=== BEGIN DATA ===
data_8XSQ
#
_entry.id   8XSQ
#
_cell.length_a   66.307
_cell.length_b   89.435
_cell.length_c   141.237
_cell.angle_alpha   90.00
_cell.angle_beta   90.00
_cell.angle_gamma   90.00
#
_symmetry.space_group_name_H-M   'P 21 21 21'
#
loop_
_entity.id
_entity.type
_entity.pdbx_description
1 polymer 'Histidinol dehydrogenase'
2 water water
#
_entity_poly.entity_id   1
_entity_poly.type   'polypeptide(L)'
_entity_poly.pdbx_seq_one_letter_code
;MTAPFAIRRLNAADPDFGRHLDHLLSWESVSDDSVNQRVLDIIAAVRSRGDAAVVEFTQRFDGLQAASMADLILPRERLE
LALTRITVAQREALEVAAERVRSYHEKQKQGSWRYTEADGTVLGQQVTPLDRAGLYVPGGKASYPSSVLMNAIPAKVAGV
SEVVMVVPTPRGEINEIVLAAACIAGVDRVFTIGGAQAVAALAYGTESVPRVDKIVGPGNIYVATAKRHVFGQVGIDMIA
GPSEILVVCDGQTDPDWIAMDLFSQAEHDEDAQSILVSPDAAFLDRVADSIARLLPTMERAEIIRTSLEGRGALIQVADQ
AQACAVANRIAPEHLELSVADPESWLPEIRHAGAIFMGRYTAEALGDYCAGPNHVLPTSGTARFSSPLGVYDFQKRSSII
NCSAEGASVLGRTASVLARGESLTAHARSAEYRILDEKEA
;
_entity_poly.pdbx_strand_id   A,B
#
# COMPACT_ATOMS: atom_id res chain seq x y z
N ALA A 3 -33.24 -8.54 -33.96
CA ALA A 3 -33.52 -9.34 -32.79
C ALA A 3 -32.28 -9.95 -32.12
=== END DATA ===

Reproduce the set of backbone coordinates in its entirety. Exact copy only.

data_8XSQ
#
_entry.id   8XSQ
#
_cell.length_a   66.307
_cell.length_b   89.435
_cell.length_c   141.237
_cell.angle_alpha   90.00
_cell.angle_beta   90.00
_cell.angle_gamma   90.00
#
_symmetry.space_group_name_H-M   'P 21 21 21'
#
loop_
_entity.id
_entity.type
_entity.pdbx_description
1 polymer 'Histidinol dehydrogenase'
2 water water
#
_entity_poly.entity_id   1
_entity_poly.type   'polypeptide(L)'
_entity_poly.pdbx_seq_one_letter_code
;MTAPFAIRRLNAADPDFGRHLDHLLSWESVSDDSVNQRVLDIIAAVRSRGDAAVVEFTQRFDGLQAASMADLILPRERLE
LALTRITVAQREALEVAAERVRSYHEKQKQGSWRYTEADGTVLGQQVTPLDRAGLYVPGGKASYPSSVLMNAIPAKVAGV
SEVVMVVPTPRGEINEIVLAAACIAGVDRVFTIGGAQAVAALAYGTESVPRVDKIVGPGNIYVATAKRHVFGQVGIDMIA
GPSEILVVCDGQTDPDWIAMDLFSQAEHDEDAQSILVSPDAAFLDRVADSIARLLPTMERAEIIRTSLEGRGALIQVADQ
AQACAVANRIAPEHLELSVADPESWLPEIRHAGAIFMGRYTAEALGDYCAGPNHVLPTSGTARFSSPLGVYDFQKRSSII
NCSAEGASVLGRTASVLARGESLTAHARSAEYRILDEKEA
;
_entity_poly.pdbx_strand_id   A,B
#
# COMPACT_ATOMS: atom_id res chain seq x y z
N ALA A 3 -33.24 -8.54 -33.96
CA ALA A 3 -33.52 -9.34 -32.79
C ALA A 3 -32.28 -9.95 -32.12